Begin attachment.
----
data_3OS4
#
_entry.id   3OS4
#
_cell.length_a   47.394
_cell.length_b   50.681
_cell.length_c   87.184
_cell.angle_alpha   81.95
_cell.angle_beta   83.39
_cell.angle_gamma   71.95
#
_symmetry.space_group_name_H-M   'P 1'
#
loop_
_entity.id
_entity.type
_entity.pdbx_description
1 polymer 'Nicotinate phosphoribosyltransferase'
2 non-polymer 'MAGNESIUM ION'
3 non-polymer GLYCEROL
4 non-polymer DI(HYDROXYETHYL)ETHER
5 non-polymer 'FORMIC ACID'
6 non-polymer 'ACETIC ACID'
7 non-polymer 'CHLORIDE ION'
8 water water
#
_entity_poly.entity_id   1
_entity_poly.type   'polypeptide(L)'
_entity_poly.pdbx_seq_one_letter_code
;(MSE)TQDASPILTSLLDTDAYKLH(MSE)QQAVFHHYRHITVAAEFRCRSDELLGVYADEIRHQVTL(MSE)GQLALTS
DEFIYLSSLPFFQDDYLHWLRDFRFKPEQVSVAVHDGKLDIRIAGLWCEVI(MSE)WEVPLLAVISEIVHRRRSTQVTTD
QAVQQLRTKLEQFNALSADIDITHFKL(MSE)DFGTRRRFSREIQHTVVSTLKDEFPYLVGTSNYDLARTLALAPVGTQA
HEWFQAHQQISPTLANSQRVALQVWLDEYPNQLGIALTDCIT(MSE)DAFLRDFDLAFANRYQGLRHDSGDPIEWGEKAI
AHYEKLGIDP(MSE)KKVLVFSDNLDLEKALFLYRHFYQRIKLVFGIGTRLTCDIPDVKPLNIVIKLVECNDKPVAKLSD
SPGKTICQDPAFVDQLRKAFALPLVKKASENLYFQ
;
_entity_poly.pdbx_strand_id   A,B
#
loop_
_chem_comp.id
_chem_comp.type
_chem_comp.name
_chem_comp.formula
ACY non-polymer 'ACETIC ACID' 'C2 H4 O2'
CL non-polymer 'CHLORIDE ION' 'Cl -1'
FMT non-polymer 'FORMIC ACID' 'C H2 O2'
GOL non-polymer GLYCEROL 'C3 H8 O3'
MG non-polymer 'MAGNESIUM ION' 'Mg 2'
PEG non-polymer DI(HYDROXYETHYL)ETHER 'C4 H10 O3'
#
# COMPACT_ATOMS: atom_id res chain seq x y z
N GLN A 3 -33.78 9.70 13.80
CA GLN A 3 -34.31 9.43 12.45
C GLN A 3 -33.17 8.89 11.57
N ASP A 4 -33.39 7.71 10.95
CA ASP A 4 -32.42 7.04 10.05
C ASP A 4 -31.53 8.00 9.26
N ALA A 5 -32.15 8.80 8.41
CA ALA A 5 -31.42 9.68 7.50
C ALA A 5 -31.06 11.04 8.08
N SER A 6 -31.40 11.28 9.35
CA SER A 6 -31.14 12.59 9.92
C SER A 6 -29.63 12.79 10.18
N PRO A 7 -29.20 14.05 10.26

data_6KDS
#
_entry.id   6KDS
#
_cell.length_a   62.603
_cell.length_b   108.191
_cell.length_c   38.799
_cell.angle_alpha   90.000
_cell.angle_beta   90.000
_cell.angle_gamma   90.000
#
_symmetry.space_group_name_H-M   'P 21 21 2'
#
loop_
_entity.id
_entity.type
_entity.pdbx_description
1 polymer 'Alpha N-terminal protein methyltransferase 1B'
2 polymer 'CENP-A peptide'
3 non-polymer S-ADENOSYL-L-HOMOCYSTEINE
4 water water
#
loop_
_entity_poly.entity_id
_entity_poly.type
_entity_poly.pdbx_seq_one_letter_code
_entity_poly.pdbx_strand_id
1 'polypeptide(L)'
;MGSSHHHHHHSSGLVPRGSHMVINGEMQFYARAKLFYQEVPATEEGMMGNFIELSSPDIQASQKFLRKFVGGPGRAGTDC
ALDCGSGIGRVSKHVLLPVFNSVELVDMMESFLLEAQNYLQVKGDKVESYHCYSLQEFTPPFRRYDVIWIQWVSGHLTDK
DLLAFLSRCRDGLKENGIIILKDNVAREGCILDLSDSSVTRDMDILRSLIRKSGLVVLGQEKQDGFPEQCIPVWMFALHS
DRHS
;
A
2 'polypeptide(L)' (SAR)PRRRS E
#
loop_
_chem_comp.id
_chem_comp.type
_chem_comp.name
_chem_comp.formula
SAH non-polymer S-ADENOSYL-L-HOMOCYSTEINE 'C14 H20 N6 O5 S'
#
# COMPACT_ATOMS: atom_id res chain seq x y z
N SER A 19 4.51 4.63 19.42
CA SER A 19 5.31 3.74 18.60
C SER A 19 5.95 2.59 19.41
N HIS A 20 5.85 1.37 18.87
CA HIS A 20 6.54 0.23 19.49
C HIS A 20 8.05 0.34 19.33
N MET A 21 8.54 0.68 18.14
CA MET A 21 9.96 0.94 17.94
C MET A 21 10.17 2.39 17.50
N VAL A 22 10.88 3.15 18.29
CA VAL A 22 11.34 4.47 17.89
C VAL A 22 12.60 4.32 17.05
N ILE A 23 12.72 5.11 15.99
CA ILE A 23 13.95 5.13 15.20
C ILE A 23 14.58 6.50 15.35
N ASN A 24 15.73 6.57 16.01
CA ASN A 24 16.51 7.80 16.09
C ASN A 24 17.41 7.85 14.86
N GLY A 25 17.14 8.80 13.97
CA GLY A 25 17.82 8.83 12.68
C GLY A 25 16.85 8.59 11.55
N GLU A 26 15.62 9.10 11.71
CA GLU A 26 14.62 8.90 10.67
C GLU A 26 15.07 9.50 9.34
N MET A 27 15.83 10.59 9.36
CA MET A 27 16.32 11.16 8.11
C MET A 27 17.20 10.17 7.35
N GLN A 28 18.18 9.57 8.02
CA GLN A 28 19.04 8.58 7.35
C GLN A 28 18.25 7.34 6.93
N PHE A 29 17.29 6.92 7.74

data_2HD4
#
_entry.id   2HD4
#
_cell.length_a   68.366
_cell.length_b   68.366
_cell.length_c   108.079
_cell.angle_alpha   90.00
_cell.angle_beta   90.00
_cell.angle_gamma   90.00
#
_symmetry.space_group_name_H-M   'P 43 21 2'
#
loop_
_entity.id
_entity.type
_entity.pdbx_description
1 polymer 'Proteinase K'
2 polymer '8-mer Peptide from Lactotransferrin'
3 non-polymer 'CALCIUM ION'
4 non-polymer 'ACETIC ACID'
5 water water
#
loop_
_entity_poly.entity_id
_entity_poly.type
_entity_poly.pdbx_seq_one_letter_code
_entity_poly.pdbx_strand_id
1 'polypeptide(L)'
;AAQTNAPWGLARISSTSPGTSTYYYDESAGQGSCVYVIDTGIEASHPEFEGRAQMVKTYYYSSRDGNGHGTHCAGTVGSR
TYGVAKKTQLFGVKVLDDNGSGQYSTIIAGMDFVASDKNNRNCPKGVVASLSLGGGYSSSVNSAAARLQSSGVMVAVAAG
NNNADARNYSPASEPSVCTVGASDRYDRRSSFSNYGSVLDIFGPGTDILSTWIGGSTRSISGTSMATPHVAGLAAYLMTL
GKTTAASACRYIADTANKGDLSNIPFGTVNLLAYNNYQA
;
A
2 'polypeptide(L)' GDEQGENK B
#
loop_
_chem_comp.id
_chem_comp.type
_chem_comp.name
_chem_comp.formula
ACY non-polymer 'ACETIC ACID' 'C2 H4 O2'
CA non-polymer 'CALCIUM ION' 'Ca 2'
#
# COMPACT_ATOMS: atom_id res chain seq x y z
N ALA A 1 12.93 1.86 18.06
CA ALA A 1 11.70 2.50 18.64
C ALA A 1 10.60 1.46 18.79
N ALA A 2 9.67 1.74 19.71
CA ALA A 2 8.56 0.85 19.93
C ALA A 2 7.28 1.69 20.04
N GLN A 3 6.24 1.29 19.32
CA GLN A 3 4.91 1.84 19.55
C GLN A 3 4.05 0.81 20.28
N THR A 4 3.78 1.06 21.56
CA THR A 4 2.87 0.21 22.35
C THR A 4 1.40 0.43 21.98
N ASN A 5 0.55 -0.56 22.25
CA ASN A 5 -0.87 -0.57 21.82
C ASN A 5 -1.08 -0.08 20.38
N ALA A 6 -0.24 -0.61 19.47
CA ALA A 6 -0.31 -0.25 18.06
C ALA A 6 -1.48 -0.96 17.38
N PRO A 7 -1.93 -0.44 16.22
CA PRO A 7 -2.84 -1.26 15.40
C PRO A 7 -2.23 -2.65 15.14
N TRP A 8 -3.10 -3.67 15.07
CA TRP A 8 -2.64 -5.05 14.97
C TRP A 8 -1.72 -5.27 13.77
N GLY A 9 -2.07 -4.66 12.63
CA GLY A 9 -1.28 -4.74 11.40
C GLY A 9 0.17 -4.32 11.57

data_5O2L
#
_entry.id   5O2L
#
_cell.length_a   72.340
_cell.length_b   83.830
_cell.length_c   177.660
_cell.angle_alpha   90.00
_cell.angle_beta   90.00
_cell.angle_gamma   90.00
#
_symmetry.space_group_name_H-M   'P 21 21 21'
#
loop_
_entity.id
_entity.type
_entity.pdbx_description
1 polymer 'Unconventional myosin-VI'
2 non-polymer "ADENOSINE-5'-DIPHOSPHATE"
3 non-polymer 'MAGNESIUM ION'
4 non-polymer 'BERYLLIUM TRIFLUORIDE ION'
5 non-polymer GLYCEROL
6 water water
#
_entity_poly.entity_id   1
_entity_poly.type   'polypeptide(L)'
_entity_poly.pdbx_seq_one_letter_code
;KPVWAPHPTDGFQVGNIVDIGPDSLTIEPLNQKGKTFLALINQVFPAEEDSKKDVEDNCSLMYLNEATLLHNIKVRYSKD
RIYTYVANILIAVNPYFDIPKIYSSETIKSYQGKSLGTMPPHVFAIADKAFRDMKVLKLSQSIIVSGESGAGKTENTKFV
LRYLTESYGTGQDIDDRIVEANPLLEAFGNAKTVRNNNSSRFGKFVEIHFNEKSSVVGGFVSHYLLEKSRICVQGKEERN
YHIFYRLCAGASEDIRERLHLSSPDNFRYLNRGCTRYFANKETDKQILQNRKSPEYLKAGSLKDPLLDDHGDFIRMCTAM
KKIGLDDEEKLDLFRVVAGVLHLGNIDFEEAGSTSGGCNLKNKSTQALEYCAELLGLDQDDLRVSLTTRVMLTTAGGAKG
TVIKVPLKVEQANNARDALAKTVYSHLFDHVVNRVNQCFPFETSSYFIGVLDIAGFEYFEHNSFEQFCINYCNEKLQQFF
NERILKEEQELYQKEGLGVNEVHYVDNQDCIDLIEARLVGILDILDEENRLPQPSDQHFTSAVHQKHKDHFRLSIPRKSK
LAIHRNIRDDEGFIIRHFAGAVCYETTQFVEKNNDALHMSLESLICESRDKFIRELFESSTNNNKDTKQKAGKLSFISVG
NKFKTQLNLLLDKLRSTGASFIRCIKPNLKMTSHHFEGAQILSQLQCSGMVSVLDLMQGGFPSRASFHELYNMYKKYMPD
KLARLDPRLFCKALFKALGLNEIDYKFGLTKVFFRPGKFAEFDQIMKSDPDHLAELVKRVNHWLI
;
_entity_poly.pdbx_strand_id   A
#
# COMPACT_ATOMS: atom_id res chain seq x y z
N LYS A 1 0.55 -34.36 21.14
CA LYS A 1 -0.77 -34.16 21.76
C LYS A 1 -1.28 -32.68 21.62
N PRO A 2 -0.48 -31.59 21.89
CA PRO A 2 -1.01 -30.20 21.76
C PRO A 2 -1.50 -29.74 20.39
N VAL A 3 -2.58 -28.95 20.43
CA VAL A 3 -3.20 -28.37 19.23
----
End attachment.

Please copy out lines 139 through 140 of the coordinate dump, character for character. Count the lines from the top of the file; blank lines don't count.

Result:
N PHE A 29 17.29 6.92 7.74

data_2HD4